While the top four players, China Petroleum & Chemical Co (Sinopec), PetroChina, Royal Dutch Shell and Saudi Aramco, stayed in the black, their earnings were sharply lower.

Sinopec, the world’s largest oil refining gas and petrochemical conglomerate, posted a net profit of 33.1 billion yuan (US$5.04 billion), 42.9% below 2019, on 28.8% decline in revenue to 2.11 trillion yuan. Compatriot PetroChina saw its net profit drop 58.4% to 19 billion yuan following a 35% dip in revenue to 1.93 trillion yuan.

Saudi Aramco’s net profit eased 44% to US$49 billion in 2020 on a 30% reduction in revenue to US$229.9 billion, while Shell’s profits slumped 71% to US$4.8 billion, its lowest in at least two decades, on a 48% drop in revenue to US$183.2 billion.

Both ExxonMobil and Chevron suffered losses. For ExxonMobil it was its first annual loss since the 1999 merger between Exxon and Mobil. The company posted a net loss of US$22.4 billion for 2020 following a record write-down in the value of its assets, on 31.5% decline in revenue to US$181 billion.

As for Chevron, it reported a full-year 2020 loss of US$5.5 billion, compared with earnings of US$2.9 billion in 2019, on sales and other operating revenues of US$94.5 billion, a 32% decline over 2019.

After a tough year, the industry bounced back on firmer oil prices to post better-than-expected results in 2021. Gains were made across the board.

For the first half 2021, Saudi Aramco’s net income jumped 103% to US$47.2 billion on strong rebound in energy demand Commenting on the company’s second quarter results, Aramco President & CEO Amin H. Nasser, said:

“Our second quarter results reflect a strong rebound in worldwide energy demand and we are heading into the second half of 2021 more resilient and more flexible, as the global recovery gains momentum. While there is still some uncertainty around the challenges posed by Covid-19 variants, we have shown that we can adapt swiftly and effectively to changing market conditions.”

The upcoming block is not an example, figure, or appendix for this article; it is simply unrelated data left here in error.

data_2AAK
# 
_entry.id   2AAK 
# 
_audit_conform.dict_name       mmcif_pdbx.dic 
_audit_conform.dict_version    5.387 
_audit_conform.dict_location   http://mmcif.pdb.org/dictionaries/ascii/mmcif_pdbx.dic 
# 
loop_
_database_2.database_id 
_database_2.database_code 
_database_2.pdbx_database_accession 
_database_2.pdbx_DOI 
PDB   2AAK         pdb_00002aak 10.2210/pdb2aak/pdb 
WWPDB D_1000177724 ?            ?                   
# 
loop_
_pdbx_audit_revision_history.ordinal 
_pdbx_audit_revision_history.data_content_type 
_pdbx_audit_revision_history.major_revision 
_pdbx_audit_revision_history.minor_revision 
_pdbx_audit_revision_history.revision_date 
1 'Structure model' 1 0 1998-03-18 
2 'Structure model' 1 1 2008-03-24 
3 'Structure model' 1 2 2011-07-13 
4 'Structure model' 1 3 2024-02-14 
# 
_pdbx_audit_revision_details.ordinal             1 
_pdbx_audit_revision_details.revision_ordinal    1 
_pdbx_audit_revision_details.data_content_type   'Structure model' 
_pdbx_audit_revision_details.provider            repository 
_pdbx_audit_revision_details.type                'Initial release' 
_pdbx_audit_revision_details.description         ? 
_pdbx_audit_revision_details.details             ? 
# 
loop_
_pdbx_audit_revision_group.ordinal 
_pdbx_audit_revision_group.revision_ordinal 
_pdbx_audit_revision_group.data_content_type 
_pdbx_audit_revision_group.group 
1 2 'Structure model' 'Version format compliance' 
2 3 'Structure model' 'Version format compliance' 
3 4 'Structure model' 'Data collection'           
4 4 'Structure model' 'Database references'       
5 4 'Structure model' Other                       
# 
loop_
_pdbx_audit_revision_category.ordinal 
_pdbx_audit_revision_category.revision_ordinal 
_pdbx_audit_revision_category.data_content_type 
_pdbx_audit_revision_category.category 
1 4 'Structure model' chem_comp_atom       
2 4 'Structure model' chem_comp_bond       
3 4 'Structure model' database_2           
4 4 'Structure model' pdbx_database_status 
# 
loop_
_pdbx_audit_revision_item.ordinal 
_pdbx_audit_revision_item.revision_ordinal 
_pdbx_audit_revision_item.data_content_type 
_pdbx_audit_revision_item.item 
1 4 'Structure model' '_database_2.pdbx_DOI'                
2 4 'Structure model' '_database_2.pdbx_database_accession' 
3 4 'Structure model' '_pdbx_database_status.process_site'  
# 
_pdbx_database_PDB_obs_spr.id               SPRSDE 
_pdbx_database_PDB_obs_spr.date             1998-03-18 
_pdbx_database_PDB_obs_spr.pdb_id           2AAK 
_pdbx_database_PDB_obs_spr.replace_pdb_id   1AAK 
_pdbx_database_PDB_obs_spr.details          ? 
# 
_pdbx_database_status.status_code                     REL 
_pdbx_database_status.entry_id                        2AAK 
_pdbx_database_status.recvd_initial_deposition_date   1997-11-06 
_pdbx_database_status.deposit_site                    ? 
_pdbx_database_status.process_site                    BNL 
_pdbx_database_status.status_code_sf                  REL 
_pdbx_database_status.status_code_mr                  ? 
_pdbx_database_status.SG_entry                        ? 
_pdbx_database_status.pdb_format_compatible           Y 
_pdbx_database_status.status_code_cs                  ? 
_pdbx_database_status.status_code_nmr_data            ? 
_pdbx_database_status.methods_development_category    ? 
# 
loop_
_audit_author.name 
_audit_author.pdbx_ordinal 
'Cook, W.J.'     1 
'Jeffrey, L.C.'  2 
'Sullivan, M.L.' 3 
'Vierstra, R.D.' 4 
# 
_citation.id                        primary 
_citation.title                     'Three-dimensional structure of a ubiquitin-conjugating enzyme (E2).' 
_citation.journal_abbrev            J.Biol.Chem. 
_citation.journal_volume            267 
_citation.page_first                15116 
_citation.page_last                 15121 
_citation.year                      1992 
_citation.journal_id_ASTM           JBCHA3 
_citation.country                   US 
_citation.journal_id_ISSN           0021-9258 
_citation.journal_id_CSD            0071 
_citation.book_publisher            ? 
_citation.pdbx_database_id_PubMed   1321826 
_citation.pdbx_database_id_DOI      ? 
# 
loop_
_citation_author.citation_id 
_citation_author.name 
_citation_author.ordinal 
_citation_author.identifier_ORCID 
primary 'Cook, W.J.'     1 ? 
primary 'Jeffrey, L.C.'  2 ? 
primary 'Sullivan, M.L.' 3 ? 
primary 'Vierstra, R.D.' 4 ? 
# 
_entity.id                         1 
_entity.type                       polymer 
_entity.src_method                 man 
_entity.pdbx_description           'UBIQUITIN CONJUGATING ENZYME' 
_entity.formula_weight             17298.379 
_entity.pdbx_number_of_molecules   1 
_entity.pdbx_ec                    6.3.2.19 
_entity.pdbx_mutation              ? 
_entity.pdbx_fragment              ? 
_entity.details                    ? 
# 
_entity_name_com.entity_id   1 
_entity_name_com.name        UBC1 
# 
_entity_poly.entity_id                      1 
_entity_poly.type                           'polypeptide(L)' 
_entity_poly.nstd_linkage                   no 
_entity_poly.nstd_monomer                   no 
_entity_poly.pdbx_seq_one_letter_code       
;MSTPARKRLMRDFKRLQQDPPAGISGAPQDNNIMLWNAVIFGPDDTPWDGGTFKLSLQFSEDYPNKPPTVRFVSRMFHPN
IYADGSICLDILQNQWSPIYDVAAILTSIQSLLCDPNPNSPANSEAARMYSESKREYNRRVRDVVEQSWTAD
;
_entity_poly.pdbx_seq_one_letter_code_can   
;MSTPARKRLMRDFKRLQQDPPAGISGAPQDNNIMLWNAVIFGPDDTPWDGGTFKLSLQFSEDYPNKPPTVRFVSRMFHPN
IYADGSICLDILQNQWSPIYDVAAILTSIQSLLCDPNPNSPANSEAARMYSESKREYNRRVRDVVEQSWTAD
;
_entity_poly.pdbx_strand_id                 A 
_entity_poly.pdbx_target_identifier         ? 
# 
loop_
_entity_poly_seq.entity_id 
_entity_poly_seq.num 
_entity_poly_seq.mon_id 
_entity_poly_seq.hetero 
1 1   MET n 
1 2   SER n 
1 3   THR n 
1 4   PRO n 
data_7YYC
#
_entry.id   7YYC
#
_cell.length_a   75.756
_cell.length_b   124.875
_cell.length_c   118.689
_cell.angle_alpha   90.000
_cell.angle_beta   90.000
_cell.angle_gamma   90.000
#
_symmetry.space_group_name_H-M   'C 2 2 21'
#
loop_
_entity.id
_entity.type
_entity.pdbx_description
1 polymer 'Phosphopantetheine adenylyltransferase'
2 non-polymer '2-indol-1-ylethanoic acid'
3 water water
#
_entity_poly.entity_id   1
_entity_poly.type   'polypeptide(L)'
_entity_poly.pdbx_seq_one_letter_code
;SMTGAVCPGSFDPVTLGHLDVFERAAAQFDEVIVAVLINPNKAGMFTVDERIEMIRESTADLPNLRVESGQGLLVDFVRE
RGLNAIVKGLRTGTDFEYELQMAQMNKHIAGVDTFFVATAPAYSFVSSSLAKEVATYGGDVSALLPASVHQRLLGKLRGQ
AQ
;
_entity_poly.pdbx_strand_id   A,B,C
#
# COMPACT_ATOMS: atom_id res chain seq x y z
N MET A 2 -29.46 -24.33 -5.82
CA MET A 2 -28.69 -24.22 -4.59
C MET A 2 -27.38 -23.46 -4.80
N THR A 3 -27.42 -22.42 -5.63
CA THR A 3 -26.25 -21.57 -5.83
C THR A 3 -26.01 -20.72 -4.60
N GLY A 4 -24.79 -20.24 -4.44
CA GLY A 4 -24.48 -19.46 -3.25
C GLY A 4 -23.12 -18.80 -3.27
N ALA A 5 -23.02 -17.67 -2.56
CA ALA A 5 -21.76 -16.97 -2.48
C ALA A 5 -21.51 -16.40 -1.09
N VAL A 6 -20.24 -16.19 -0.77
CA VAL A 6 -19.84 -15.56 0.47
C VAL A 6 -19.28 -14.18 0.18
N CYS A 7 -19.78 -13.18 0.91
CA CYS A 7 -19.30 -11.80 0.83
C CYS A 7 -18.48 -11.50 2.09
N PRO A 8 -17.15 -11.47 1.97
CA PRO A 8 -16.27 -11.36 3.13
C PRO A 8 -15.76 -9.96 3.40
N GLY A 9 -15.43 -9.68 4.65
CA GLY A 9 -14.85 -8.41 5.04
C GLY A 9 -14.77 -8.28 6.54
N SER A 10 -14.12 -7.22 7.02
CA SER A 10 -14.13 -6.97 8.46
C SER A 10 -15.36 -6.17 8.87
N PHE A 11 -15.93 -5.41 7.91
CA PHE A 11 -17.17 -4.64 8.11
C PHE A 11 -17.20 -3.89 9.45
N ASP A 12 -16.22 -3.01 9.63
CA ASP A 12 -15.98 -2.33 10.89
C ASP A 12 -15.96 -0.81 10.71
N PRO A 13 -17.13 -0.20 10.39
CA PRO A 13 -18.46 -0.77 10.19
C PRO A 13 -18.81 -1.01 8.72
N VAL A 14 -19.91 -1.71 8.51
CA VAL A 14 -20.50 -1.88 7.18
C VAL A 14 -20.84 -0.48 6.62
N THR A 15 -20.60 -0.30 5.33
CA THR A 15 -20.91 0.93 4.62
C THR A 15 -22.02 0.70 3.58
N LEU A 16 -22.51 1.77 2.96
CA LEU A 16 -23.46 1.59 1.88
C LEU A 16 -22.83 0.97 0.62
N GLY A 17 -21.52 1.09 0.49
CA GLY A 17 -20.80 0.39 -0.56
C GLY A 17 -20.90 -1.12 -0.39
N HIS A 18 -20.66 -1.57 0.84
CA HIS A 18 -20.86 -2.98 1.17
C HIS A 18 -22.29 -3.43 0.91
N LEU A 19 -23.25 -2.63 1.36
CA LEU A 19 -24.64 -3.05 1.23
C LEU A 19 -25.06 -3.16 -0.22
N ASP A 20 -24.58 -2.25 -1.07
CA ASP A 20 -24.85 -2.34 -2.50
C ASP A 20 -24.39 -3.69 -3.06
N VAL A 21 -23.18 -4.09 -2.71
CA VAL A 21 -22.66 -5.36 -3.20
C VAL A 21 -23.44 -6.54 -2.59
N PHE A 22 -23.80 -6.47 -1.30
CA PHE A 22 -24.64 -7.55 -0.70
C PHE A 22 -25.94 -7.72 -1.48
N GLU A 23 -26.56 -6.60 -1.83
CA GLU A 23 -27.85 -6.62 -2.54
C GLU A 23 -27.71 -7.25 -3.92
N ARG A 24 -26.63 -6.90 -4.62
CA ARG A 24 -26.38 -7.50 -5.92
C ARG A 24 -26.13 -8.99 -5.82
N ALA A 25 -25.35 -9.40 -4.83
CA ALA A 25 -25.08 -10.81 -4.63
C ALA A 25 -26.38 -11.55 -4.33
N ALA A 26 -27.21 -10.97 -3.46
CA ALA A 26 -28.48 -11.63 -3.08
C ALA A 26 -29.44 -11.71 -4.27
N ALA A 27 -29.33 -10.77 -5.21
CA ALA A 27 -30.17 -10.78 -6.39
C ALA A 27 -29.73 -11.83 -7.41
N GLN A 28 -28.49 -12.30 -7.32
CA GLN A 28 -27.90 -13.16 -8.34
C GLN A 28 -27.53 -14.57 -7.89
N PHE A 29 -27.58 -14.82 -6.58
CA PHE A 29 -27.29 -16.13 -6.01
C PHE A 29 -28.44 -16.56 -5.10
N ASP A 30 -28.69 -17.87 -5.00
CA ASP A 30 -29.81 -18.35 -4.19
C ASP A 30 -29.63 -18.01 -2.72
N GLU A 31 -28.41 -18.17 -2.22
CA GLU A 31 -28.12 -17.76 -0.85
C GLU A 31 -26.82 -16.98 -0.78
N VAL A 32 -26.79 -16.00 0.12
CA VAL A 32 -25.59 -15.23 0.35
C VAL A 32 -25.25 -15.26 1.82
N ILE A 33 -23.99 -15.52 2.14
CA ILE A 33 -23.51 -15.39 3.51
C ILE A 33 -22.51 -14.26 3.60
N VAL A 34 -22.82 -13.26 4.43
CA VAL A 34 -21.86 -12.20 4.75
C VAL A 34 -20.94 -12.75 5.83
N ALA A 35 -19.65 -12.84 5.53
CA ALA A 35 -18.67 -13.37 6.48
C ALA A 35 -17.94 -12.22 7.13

For the first half 2021, Shell’s adjusted earnings jumped 151% to US$8.8 billion boosted by higher oil and LNG prices, ExxonMobil reported earnings of US$7.4 billion on improved prices and margins as well cost reduction against a loss of US$1.7 billion in H1 2020, while Chevron reported earnings of US$4.4 billion against a loss of US$4.7 billion in H1 2020.

Oil prices stage a comeback in 2021
By mid 2021, oil prices had rebounded from a dismal 2020 on economic recovery, government stimulus and steady easing of coronavirus related restrictions as vaccine roll out gathered pace. Brent crossed the US$70 per barrel on June 1, 2021, well above the prices in 2020 when Covid-19 hit an already over-supplied energy market sending prices tumbling.

Prices remained firm with international benchmark Brent crude closing in the US$80 mark on a few occasions, levels not seen in years, as the Organisation of Petroleum Exporting Countries (OPEC) reclaimed its grip on the industry. US shale oil producers which once challenged OPEC’s dominance tempered output putting profits before growth, after a pandemic-induced oil demand collapse forced more than 40 shale exploration and production companies to file for bankruptcy.

Firmer prices had spurred talks of a super-cycle, which could see crude oil top US$100 a barrel. At the Robin Hood Investors Conference on June 17, 2021, Saudi Arabia’s Energy Minister Prince Abdulaziz bin Salman weighed in: “A supercycle in oil prices could be seen on the back of the absence of new investments in exploration. I think it’s my job, and others’ jobs, to make sure this super-cycle doesn’t happen.”

The minister has reasons to be concerned even though the Saudis as the world’s largest producer will benefit most should oil continue to head upwards. As Tom McNulty, Houston-based Principal and Energy Practice leader with Valuescope, Inc. noted in Rigzone.com, “Because it will cause market entry by players outside of the OPEC+ universe, and probably cause U.S. production to accelerate.”